Secondly, as I believe has been touched on by some other posts, this is a question of ontology. What is our essence as glorified beings? While I completely understand what Lewis is saying and essentially agree with him, I believe it is the use of the term “god” that can be problematic. Clearly there is something that happens during the course of sanctification that makes us more like Christ morally. Clearly there is something that happens physically at glorification that enables us to be in the presence of the thrice holy God. But, does our essence change? Again, we have to say that something happens if we are no longer going to be able to sin in our glorified states. YET, does our essence become equal to that present in the Trinity? I simply cannot make that leap. I find it helpful to go back to Genesis and the original creation. If in the end, heaven is a complete restoration of the original creation, man will still be subordinate to His creator—but with the upgrade from Adam’s state in that sin will no longer be a possibility for us. Is that a different essence than what Adam had. It has to be, but that does NOT mean that our essence will necessarily be equal and of the same substance as that of the God.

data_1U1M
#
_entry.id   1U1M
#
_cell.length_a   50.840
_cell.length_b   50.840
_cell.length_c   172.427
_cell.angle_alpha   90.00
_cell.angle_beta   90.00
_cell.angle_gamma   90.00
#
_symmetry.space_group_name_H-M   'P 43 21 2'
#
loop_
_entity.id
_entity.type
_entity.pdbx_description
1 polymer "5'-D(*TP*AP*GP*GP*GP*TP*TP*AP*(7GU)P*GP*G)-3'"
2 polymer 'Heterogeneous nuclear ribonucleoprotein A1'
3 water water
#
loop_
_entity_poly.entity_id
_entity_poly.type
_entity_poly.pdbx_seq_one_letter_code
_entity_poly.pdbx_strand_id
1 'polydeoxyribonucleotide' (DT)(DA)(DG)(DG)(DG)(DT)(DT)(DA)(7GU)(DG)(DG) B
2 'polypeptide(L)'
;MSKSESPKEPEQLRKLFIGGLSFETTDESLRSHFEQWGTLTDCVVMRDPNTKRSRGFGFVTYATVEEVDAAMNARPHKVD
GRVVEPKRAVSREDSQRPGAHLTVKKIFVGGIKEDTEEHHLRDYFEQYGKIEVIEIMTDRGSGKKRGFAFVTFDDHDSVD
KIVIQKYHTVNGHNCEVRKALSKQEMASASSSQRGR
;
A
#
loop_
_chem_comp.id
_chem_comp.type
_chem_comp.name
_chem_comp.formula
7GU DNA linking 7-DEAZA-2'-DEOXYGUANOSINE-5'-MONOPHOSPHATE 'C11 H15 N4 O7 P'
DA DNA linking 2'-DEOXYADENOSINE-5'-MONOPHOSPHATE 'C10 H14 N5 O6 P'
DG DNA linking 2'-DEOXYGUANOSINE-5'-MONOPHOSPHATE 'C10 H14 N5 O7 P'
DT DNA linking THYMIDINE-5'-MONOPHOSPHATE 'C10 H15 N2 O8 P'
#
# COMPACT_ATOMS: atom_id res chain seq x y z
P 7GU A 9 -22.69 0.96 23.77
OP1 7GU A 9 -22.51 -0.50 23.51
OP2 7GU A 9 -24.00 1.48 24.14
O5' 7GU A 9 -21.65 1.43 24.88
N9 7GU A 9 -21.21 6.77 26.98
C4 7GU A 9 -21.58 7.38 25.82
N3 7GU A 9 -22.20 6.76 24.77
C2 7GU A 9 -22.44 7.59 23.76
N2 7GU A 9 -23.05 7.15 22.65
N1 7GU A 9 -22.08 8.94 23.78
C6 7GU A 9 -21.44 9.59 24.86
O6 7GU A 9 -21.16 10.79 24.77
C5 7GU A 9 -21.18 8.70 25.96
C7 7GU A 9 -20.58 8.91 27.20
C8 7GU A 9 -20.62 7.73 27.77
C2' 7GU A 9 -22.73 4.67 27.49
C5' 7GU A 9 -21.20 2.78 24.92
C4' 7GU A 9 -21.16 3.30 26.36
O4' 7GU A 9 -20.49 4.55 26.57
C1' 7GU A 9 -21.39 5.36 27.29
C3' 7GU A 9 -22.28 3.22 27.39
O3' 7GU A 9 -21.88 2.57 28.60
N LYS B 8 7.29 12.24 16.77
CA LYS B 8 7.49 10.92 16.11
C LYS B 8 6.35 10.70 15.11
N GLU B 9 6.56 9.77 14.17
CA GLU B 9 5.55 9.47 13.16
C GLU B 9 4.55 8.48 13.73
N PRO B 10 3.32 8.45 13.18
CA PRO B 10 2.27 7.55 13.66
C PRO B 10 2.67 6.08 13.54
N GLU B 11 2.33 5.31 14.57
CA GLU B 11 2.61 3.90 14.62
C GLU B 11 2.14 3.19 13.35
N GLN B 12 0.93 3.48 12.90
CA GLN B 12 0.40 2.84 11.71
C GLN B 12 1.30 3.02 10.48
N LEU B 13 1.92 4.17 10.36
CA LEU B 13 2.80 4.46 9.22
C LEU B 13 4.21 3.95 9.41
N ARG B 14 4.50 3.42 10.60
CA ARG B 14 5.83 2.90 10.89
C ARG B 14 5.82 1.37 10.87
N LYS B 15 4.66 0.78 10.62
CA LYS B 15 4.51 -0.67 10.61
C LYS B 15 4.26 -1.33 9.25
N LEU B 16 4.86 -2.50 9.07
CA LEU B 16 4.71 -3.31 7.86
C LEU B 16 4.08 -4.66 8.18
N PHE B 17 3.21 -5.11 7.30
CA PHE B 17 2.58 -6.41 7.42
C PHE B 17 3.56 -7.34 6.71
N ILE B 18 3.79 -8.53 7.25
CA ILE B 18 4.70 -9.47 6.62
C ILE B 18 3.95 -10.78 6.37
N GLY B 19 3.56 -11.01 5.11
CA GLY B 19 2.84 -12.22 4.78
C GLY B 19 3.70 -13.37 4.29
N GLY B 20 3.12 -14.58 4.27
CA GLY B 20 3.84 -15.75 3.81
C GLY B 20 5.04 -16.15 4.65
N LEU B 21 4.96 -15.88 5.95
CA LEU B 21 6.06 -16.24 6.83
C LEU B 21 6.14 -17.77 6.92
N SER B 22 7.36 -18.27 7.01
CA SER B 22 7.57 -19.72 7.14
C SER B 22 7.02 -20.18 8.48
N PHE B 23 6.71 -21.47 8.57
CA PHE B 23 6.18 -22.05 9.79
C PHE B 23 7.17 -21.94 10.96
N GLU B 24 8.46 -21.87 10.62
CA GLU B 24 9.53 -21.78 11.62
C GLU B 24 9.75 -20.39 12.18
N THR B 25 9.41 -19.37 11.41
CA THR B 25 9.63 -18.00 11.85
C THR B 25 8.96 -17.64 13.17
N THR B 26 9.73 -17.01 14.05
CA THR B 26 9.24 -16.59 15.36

Thirdly, the term “god” is an interesting one. Consider the fact that the term “elohim” is also used to refer to false gods, demons, and human leaders. Time does not permit, but it would be interesting to do a thorough word study in both the Hebrew and Greek to unpack this further.